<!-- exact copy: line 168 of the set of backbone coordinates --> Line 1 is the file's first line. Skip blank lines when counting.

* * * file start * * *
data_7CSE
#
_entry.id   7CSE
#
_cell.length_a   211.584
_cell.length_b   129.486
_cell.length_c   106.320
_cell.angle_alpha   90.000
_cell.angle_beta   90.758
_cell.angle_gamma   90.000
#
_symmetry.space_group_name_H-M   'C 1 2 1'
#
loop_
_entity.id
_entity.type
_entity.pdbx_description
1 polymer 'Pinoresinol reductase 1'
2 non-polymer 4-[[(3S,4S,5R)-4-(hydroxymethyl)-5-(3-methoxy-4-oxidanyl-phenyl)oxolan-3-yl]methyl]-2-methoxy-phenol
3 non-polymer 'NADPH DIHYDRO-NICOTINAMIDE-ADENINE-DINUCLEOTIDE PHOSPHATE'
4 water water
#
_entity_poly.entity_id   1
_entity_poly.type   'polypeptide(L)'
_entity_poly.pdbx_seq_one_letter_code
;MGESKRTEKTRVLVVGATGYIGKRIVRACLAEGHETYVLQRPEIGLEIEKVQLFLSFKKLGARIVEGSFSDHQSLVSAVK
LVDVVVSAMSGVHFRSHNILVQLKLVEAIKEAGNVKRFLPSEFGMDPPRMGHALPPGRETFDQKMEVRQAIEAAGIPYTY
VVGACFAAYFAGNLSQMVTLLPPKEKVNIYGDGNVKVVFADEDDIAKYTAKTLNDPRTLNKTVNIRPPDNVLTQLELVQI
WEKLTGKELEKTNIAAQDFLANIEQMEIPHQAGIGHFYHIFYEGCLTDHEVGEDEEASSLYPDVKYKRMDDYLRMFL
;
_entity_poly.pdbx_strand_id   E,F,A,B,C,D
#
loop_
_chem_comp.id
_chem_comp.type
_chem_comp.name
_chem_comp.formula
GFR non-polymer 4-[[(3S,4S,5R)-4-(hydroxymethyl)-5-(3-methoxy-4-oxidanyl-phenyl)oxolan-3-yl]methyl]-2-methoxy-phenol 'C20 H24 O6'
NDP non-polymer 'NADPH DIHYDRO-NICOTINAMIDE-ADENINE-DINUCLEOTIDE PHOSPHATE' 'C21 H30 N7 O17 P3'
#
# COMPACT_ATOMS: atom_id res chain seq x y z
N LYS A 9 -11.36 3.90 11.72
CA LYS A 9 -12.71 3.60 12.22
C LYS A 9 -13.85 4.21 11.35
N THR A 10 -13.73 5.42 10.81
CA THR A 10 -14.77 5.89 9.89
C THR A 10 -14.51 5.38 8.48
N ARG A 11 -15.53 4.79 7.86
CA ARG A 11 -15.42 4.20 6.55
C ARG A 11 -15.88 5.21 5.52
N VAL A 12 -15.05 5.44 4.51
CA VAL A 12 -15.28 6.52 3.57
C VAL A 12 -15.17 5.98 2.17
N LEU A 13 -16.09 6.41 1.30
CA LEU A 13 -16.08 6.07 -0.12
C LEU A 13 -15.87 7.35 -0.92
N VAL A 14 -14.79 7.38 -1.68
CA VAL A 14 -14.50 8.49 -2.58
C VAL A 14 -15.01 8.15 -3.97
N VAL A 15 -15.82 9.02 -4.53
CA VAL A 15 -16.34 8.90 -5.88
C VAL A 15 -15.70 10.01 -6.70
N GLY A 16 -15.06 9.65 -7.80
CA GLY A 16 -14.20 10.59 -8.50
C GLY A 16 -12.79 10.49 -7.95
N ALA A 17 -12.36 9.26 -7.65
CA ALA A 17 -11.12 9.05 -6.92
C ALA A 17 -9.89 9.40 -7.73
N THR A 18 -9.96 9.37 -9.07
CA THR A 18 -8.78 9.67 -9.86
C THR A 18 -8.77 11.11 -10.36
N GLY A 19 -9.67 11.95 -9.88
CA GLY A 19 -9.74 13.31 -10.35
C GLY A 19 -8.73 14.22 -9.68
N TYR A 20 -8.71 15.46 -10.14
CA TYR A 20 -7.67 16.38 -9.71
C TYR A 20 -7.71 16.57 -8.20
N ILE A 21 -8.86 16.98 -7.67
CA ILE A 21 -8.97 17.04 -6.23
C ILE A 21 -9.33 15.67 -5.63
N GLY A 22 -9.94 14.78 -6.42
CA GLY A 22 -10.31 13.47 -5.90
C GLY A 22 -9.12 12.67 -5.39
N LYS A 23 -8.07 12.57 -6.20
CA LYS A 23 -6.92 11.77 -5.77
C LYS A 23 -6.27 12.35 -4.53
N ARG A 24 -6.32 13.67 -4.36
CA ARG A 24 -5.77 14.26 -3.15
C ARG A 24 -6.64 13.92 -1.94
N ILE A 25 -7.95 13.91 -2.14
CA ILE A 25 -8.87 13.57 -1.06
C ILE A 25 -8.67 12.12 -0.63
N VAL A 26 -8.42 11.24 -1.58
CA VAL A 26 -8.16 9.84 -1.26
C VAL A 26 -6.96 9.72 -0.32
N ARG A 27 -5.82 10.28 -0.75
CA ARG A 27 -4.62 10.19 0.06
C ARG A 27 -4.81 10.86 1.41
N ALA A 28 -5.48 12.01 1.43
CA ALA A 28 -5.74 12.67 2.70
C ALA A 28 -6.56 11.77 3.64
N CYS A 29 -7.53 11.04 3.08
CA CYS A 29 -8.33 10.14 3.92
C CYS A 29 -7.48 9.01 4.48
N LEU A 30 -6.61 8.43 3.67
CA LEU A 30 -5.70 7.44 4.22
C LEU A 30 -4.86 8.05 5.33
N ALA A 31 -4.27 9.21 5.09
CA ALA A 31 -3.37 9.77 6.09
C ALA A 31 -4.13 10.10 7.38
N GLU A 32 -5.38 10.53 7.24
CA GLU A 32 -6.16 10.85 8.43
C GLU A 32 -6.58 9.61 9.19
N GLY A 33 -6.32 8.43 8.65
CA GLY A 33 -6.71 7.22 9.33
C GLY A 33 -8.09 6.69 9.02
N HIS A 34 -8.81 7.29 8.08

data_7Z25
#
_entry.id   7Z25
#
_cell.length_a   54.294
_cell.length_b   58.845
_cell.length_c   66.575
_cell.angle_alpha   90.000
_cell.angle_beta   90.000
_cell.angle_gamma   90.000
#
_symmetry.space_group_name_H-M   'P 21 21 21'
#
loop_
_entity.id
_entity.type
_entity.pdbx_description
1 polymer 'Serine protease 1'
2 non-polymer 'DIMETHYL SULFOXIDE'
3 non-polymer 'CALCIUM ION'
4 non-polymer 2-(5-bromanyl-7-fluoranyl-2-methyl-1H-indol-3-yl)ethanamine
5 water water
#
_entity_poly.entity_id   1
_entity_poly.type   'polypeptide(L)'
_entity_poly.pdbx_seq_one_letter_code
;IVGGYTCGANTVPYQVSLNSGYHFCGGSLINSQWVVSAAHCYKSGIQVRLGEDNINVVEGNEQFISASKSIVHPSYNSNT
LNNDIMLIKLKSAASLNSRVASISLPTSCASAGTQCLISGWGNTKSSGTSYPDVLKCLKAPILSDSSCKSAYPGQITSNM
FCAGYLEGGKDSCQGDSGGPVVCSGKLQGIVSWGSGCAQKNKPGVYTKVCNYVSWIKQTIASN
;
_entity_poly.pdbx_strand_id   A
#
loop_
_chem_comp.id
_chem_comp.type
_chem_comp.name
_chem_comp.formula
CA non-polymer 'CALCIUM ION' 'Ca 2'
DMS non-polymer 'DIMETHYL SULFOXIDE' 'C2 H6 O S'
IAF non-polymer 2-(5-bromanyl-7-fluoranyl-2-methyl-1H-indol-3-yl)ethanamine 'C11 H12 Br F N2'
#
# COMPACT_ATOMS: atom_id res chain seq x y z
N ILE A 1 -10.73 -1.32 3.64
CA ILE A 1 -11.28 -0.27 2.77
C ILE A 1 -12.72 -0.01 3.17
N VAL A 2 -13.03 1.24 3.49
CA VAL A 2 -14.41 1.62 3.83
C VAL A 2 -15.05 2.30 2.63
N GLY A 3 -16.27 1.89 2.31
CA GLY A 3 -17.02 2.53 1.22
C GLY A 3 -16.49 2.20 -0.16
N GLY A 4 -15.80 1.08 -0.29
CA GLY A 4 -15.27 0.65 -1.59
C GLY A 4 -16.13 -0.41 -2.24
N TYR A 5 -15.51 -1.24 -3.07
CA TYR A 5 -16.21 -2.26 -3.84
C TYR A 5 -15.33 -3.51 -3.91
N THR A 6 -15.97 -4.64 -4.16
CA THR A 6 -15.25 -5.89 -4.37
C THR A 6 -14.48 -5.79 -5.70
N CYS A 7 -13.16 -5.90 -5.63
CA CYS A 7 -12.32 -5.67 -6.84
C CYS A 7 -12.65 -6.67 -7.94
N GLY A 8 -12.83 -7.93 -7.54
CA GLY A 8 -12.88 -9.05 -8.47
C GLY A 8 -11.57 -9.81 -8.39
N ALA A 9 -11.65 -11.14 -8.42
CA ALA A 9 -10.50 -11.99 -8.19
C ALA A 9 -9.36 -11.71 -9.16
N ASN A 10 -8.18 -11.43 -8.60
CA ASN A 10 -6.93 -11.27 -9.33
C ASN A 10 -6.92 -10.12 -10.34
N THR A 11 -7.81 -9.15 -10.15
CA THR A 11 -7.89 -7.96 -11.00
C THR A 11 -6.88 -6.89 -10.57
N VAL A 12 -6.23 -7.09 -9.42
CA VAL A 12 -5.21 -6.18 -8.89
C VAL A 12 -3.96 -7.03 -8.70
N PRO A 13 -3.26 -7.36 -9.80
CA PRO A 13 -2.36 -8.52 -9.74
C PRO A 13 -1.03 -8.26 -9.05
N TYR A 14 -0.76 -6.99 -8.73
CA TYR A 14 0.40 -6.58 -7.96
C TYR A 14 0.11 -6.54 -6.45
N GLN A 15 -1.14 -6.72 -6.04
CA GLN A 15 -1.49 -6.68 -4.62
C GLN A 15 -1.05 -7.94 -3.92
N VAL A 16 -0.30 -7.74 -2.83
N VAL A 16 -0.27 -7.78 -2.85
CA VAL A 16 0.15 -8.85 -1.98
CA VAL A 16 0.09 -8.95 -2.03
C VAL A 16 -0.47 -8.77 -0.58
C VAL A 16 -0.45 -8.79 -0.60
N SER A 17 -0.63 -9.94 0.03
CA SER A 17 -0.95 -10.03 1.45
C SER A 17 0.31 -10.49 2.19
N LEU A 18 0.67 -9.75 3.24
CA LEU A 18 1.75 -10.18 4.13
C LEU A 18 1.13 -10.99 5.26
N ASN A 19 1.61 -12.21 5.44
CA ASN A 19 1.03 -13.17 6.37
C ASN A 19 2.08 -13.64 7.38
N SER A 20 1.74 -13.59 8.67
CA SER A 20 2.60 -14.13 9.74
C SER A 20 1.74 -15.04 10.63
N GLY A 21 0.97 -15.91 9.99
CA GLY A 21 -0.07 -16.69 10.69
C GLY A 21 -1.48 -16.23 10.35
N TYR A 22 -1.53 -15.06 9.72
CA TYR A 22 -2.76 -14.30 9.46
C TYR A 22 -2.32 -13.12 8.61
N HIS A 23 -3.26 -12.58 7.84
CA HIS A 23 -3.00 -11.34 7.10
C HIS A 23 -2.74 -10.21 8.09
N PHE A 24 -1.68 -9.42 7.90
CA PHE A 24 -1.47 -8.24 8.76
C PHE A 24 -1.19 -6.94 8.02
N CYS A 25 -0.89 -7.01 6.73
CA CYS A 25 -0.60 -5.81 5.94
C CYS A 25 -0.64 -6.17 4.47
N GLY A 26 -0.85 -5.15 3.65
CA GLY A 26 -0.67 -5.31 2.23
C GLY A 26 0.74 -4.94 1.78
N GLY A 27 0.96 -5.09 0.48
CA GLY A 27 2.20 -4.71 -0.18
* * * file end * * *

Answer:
C GLY A 3 -16.49 2.20 -0.16